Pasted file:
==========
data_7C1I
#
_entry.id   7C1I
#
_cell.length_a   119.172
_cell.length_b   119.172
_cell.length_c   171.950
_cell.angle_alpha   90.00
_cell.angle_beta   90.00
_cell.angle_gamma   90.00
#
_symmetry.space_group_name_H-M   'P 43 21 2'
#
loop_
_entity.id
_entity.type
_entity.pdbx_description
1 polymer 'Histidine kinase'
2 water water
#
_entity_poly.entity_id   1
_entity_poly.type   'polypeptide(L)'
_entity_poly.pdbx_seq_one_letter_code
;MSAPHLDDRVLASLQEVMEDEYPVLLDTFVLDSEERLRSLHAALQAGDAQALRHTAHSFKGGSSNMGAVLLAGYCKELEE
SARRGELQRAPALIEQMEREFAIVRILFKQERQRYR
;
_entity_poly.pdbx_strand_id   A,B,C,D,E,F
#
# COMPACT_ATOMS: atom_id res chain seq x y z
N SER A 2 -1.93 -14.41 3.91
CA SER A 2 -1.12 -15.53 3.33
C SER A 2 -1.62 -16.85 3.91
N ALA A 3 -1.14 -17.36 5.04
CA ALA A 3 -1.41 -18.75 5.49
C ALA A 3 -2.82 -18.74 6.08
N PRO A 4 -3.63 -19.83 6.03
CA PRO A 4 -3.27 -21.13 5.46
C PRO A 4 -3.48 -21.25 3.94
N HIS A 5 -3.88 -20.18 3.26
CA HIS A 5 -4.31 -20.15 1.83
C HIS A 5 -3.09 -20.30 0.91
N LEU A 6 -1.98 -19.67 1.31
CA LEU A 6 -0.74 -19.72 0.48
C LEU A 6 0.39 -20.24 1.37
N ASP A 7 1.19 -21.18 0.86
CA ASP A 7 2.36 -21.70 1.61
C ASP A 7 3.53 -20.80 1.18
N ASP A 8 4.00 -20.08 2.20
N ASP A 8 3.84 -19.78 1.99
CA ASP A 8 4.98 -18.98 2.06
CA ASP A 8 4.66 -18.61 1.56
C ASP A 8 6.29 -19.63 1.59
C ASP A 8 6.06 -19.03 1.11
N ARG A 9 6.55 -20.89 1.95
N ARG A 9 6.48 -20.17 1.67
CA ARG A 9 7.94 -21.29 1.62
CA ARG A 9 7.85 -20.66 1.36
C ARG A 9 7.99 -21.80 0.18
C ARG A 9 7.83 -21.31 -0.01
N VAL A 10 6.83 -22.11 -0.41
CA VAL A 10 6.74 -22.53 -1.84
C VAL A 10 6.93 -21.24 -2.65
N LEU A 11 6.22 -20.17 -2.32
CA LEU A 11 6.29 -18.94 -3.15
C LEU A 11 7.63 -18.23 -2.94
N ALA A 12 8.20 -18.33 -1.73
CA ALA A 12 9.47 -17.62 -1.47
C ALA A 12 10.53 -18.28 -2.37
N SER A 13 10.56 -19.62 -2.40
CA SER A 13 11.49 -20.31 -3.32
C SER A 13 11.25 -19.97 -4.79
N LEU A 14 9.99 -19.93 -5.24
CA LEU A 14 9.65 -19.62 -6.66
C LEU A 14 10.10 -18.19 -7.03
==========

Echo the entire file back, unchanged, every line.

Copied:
data_7C1I
#
_entry.id   7C1I
#
_cell.length_a   119.172
_cell.length_b   119.172
_cell.length_c   171.950
_cell.angle_alpha   90.00
_cell.angle_beta   90.00
_cell.angle_gamma   90.00
#
_symmetry.space_group_name_H-M   'P 43 21 2'
#
loop_
_entity.id
_entity.type
_entity.pdbx_description
1 polymer 'Histidine kinase'
2 water water
#
_entity_poly.entity_id   1
_entity_poly.type   'polypeptide(L)'
_entity_poly.pdbx_seq_one_letter_code
;MSAPHLDDRVLASLQEVMEDEYPVLLDTFVLDSEERLRSLHAALQAGDAQALRHTAHSFKGGSSNMGAVLLAGYCKELEE
SARRGELQRAPALIEQMEREFAIVRILFKQERQRYR
;
_entity_poly.pdbx_strand_id   A,B,C,D,E,F
#
# COMPACT_ATOMS: atom_id res chain seq x y z
N SER A 2 -1.93 -14.41 3.91
CA SER A 2 -1.12 -15.53 3.33
C SER A 2 -1.62 -16.85 3.91
N ALA A 3 -1.14 -17.36 5.04
CA ALA A 3 -1.41 -18.75 5.49
C ALA A 3 -2.82 -18.74 6.08
N PRO A 4 -3.63 -19.83 6.03
CA PRO A 4 -3.27 -21.13 5.46
C PRO A 4 -3.48 -21.25 3.94
N HIS A 5 -3.88 -20.18 3.26
CA HIS A 5 -4.31 -20.15 1.83
C HIS A 5 -3.09 -20.30 0.91
N LEU A 6 -1.98 -19.67 1.31
CA LEU A 6 -0.74 -19.72 0.48
C LEU A 6 0.39 -20.24 1.37
N ASP A 7 1.19 -21.18 0.86
CA ASP A 7 2.36 -21.70 1.61
C ASP A 7 3.53 -20.80 1.18
N ASP A 8 4.00 -20.08 2.20
N ASP A 8 3.84 -19.78 1.99
CA ASP A 8 4.98 -18.98 2.06
CA ASP A 8 4.66 -18.61 1.56
C ASP A 8 6.29 -19.63 1.59
C ASP A 8 6.06 -19.03 1.11
N ARG A 9 6.55 -20.89 1.95
N ARG A 9 6.48 -20.17 1.67
CA ARG A 9 7.94 -21.29 1.62
CA ARG A 9 7.85 -20.66 1.36
C ARG A 9 7.99 -21.80 0.18
C ARG A 9 7.83 -21.31 -0.01
N VAL A 10 6.83 -22.11 -0.41
CA VAL A 10 6.74 -22.53 -1.84
C VAL A 10 6.93 -21.24 -2.65
N LEU A 11 6.22 -20.17 -2.32
CA LEU A 11 6.29 -18.94 -3.15
C LEU A 11 7.63 -18.23 -2.94
N ALA A 12 8.20 -18.33 -1.73
CA ALA A 12 9.47 -17.62 -1.47
C ALA A 12 10.53 -18.28 -2.37
N SER A 13 10.56 -19.62 -2.40
CA SER A 13 11.49 -20.31 -3.32
C SER A 13 11.25 -19.97 -4.79
N LEU A 14 9.99 -19.93 -5.24
CA LEU A 14 9.65 -19.62 -6.66
C LEU A 14 10.10 -18.19 -7.03